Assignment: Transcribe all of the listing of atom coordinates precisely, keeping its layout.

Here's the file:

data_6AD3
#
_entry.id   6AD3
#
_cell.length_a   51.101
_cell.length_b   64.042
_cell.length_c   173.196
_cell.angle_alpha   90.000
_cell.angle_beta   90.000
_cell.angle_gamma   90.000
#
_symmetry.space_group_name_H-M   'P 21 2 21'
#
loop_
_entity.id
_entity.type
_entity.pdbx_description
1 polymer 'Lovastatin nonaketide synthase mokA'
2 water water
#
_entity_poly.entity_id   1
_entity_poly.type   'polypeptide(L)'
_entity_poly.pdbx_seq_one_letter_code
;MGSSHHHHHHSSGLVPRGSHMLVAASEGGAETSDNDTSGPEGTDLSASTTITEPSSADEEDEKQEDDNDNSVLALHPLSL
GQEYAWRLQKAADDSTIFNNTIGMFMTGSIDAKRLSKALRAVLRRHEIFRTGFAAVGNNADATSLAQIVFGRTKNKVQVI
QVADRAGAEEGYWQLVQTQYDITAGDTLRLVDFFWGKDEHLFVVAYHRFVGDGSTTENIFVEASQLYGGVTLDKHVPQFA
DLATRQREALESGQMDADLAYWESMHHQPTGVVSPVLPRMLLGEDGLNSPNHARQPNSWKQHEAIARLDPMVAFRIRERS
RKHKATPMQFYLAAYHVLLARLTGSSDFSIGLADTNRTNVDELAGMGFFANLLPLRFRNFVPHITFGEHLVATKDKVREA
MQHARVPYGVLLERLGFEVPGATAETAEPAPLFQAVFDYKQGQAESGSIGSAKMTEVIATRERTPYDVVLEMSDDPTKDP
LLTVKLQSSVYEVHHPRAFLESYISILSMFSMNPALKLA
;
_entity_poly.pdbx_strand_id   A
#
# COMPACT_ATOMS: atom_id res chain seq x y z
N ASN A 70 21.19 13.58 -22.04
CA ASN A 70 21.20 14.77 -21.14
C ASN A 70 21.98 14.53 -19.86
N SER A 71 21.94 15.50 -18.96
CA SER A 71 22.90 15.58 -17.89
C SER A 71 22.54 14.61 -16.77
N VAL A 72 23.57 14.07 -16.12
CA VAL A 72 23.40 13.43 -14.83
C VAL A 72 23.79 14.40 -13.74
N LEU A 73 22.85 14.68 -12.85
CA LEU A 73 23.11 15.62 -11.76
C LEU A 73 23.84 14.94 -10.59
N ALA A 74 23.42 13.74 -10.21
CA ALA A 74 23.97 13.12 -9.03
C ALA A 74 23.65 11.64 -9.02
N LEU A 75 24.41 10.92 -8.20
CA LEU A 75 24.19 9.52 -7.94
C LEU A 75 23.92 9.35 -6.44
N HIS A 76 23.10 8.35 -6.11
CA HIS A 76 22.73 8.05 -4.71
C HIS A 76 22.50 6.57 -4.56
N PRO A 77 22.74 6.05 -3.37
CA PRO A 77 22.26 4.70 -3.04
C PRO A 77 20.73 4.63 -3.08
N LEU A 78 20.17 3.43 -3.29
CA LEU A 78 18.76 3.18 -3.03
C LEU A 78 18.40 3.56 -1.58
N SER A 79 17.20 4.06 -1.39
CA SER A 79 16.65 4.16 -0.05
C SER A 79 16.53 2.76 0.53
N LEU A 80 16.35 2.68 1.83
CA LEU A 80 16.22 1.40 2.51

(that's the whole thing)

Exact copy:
data_6AD3
#
_entry.id   6AD3
#
_cell.length_a   51.101
_cell.length_b   64.042
_cell.length_c   173.196
_cell.angle_alpha   90.000
_cell.angle_beta   90.000
_cell.angle_gamma   90.000
#
_symmetry.space_group_name_H-M   'P 21 2 21'
#
loop_
_entity.id
_entity.type
_entity.pdbx_description
1 polymer 'Lovastatin nonaketide synthase mokA'
2 water water
#
_entity_poly.entity_id   1
_entity_poly.type   'polypeptide(L)'
_entity_poly.pdbx_seq_one_letter_code
;MGSSHHHHHHSSGLVPRGSHMLVAASEGGAETSDNDTSGPEGTDLSASTTITEPSSADEEDEKQEDDNDNSVLALHPLSL
GQEYAWRLQKAADDSTIFNNTIGMFMTGSIDAKRLSKALRAVLRRHEIFRTGFAAVGNNADATSLAQIVFGRTKNKVQVI
QVADRAGAEEGYWQLVQTQYDITAGDTLRLVDFFWGKDEHLFVVAYHRFVGDGSTTENIFVEASQLYGGVTLDKHVPQFA
DLATRQREALESGQMDADLAYWESMHHQPTGVVSPVLPRMLLGEDGLNSPNHARQPNSWKQHEAIARLDPMVAFRIRERS
RKHKATPMQFYLAAYHVLLARLTGSSDFSIGLADTNRTNVDELAGMGFFANLLPLRFRNFVPHITFGEHLVATKDKVREA
MQHARVPYGVLLERLGFEVPGATAETAEPAPLFQAVFDYKQGQAESGSIGSAKMTEVIATRERTPYDVVLEMSDDPTKDP
LLTVKLQSSVYEVHHPRAFLESYISILSMFSMNPALKLA
;
_entity_poly.pdbx_strand_id   A
#
# COMPACT_ATOMS: atom_id res chain seq x y z
N ASN A 70 21.19 13.58 -22.04
CA ASN A 70 21.20 14.77 -21.14
C ASN A 70 21.98 14.53 -19.86
N SER A 71 21.94 15.50 -18.96
CA SER A 71 22.90 15.58 -17.89
C SER A 71 22.54 14.61 -16.77
N VAL A 72 23.57 14.07 -16.12
CA VAL A 72 23.40 13.43 -14.83
C VAL A 72 23.79 14.40 -13.74
N LEU A 73 22.85 14.68 -12.85
CA LEU A 73 23.11 15.62 -11.76
C LEU A 73 23.84 14.94 -10.59
N ALA A 74 23.42 13.74 -10.21
CA ALA A 74 23.97 13.12 -9.03
C ALA A 74 23.65 11.64 -9.02
N LEU A 75 24.41 10.92 -8.20
CA LEU A 75 24.19 9.52 -7.94
C LEU A 75 23.92 9.35 -6.44
N HIS A 76 23.10 8.35 -6.11
CA HIS A 76 22.73 8.05 -4.71
C HIS A 76 22.50 6.57 -4.56
N PRO A 77 22.74 6.05 -3.37
CA PRO A 77 22.26 4.70 -3.04
C PRO A 77 20.73 4.63 -3.08
N LEU A 78 20.17 3.43 -3.29
CA LEU A 78 18.76 3.18 -3.03
C LEU A 78 18.40 3.56 -1.58
N SER A 79 17.20 4.06 -1.39
CA SER A 79 16.65 4.16 -0.05
C SER A 79 16.53 2.76 0.53
N LEU A 80 16.35 2.68 1.83
CA LEU A 80 16.22 1.40 2.51